Not Today, Facebook: Another look at the CMA’s order for Meta to sell Giphy

December 18, 2021


2 min read

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What's going on here?

The Competition and Markets Authority (CMA) has ordered Meta (Facebook’s parent company) to sell Giphy, the online gif creation platform and largest supplier of gifs to social networks. This is the first time the CMA has moved to unwind a completed digital Big Tech deal.

What does this mean?

In its statement, the CMA confirmed that without action, the $315m deal would allow Meta to “increase its already significant market power in relation to other social media platforms”. By ruling that Meta must sell Giphy, the UK watchdog aims to protect millions of social media users and promote competition and innovation in digital advertising.

With the UK authority’s decision, Meta is now tasked with finding a new buyer for Giphy that meets the CMA’s requirements. A deadline will be set in the coming months and the only buyer the CMA will accept is one who will develop Giphy as an independent and effective rival to Meta. A spokesperson for Meta said that the company will be “reviewing the decision and considering all options, including appeal”.

What's the big picture effect?

The CMA has drawn a line in the sand for any future purchase Meta may make in the social media space. Although Meta could appeal the decision, the UK watchdog’s decision has set a significant precedent for future Big Tech purchases which reflects the more high-profile role it’s taking in Big Tech.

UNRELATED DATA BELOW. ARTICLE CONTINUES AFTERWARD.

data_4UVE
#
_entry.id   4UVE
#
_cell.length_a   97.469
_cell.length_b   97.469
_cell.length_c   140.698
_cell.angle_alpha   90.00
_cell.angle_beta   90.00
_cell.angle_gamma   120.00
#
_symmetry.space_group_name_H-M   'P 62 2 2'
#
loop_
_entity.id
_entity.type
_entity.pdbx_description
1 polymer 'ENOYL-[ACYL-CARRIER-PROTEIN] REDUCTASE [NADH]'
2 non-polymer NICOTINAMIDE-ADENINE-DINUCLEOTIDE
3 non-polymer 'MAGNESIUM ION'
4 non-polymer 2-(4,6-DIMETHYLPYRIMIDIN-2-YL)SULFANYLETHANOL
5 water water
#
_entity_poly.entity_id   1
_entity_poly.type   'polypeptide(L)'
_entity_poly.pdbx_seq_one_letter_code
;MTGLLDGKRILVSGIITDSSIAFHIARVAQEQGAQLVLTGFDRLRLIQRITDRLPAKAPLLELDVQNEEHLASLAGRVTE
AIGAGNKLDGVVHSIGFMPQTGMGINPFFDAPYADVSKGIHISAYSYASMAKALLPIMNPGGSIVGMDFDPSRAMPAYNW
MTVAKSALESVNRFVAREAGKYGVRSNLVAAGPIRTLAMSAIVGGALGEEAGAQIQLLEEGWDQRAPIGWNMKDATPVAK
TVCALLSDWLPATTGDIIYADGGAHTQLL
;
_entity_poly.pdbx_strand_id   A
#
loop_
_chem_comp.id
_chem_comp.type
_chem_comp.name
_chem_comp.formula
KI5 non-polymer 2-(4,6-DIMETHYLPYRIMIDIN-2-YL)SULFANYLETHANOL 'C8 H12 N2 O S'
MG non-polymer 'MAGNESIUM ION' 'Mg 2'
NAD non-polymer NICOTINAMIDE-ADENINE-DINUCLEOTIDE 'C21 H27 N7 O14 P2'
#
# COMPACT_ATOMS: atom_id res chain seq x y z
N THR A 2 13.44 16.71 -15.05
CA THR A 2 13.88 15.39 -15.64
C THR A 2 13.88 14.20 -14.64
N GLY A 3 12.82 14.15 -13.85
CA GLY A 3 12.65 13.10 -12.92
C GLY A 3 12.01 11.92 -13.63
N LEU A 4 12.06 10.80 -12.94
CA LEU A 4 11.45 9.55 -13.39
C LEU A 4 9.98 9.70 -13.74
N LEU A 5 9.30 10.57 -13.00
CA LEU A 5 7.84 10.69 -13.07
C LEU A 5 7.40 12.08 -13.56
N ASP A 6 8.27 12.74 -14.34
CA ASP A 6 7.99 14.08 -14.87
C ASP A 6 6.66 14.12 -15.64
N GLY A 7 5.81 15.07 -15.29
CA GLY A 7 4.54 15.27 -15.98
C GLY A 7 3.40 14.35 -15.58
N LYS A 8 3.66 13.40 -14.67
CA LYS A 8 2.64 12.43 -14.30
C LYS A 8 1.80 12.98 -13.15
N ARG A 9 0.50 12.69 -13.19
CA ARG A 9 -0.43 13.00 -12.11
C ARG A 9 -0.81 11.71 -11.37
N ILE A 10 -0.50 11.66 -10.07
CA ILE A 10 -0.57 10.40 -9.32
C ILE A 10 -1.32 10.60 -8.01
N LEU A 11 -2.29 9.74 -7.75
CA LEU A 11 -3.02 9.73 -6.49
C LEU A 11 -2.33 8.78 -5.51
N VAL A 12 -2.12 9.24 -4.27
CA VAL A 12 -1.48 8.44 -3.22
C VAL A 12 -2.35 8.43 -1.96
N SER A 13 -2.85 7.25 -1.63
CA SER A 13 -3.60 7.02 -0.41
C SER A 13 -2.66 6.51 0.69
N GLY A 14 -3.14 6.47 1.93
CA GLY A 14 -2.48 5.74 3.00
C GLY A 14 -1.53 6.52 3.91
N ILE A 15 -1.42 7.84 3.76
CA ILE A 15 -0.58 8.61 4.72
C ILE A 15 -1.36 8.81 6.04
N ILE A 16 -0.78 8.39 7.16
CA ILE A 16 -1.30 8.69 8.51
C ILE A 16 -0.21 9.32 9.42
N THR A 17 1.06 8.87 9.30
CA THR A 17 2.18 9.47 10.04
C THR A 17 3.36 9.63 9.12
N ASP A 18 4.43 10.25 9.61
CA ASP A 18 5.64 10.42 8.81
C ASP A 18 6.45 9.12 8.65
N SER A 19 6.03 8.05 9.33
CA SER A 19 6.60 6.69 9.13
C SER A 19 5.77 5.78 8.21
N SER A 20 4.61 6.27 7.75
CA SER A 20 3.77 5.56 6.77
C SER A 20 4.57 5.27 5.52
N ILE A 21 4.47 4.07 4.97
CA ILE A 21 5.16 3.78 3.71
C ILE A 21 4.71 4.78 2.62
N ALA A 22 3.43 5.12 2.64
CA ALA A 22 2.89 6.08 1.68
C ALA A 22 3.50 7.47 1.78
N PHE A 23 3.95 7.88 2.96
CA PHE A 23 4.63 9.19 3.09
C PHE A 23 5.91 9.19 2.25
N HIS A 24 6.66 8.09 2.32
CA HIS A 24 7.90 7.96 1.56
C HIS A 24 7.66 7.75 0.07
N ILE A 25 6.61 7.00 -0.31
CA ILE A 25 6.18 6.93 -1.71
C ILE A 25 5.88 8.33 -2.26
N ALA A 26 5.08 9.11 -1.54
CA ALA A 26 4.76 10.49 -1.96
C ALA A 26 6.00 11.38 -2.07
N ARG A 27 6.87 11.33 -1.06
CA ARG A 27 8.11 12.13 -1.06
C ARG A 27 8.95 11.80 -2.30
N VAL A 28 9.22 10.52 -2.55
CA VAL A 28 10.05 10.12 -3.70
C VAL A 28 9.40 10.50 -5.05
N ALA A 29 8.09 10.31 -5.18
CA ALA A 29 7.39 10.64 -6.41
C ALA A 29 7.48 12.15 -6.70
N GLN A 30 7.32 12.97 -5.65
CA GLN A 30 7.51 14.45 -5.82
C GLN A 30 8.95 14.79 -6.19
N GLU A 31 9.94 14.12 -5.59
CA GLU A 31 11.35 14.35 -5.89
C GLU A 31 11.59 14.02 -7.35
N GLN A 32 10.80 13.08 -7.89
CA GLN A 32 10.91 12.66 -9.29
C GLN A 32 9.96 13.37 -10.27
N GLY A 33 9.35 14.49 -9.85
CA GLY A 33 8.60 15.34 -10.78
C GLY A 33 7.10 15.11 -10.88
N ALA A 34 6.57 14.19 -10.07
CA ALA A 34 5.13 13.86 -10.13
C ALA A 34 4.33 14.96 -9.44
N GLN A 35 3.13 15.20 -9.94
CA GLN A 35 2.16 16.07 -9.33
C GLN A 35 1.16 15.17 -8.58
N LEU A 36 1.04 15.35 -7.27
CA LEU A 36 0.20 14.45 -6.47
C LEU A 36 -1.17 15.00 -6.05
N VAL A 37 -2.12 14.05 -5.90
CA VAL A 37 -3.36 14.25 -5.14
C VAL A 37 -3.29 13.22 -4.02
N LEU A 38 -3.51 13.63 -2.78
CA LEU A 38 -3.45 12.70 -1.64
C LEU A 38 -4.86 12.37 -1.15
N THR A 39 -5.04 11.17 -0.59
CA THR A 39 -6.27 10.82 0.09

When compared to Facebook’s other more known acquisitions, Giphy is somewhat small. For example, in 2012, Facebook acquired Instagram for $715m, and two years later, acquired WhatsApp for $19bn in 2014. So the CMA’s move to end the deal reflects the regulatory authority’s attitude towards smaller acquisitions that can also damage competition. It also shows that regulators will now be on ‘high alert’ for purchases known as “killer acquisitions” where an established company purchases an innovative startup in an attempt to stifle the competition it could pose in the future.

Outside of this deal, it can be observed that the UK watchdog is becoming increasingly interventionist. This is particularly because due to Brexit; the CMA no longer has to direct bigger deals to the European Commission. Prior to Brexit, it previously could not pursue cases already under EU review, however, the regulator now has the jurisdiction to investigate mergers potentially impacting the UK. The effects of such increased involvement are reflected by the fact that since 2019, 69% of mergers marked by the CMA for extensive investigations ended up cancelled or deserted. Therefore, from a regulatory perspective, it is perhaps clear that moves in this area are set to cast a critical eye over any Big Tech deals of the future.

Report written by Goodness Asalou

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